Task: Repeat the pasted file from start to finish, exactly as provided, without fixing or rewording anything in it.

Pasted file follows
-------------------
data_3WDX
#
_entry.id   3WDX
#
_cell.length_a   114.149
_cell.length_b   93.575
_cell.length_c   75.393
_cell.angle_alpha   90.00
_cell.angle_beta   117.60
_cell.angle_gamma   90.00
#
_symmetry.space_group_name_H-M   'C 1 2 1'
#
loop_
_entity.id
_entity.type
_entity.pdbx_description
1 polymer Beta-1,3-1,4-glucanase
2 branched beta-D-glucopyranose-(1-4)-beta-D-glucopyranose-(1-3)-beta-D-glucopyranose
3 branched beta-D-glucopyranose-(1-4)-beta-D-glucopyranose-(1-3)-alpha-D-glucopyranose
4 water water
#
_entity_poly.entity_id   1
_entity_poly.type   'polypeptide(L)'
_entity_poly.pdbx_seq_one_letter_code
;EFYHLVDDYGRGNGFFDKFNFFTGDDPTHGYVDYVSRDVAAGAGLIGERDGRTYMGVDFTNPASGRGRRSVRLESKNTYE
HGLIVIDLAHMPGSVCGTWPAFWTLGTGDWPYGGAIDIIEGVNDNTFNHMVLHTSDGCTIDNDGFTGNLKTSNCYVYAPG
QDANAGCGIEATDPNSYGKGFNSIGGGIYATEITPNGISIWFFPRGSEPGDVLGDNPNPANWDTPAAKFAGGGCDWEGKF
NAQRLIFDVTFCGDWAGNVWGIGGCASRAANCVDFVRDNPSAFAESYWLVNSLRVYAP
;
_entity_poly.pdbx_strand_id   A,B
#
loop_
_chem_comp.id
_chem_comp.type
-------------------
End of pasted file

data_3WDX
#
_entry.id   3WDX
#
_cell.length_a   114.149
_cell.length_b   93.575
_cell.length_c   75.393
_cell.angle_alpha   90.00
_cell.angle_beta   117.60
_cell.angle_gamma   90.00
#
_symmetry.space_group_name_H-M   'C 1 2 1'
#
loop_
_entity.id
_entity.type
_entity.pdbx_description
1 polymer Beta-1,3-1,4-glucanase
2 branched beta-D-glucopyranose-(1-4)-beta-D-glucopyranose-(1-3)-beta-D-glucopyranose
3 branched beta-D-glucopyranose-(1-4)-beta-D-glucopyranose-(1-3)-alpha-D-glucopyranose
4 water water
#
_entity_poly.entity_id   1
_entity_poly.type   'polypeptide(L)'
_entity_poly.pdbx_seq_one_letter_code
;EFYHLVDDYGRGNGFFDKFNFFTGDDPTHGYVDYVSRDVAAGAGLIGERDGRTYMGVDFTNPASGRGRRSVRLESKNTYE
HGLIVIDLAHMPGSVCGTWPAFWTLGTGDWPYGGAIDIIEGVNDNTFNHMVLHTSDGCTIDNDGFTGNLKTSNCYVYAPG
QDANAGCGIEATDPNSYGKGFNSIGGGIYATEITPNGISIWFFPRGSEPGDVLGDNPNPANWDTPAAKFAGGGCDWEGKF
NAQRLIFDVTFCGDWAGNVWGIGGCASRAANCVDFVRDNPSAFAESYWLVNSLRVYAP
;
_entity_poly.pdbx_strand_id   A,B
#
loop_
_chem_comp.id
_chem_comp.type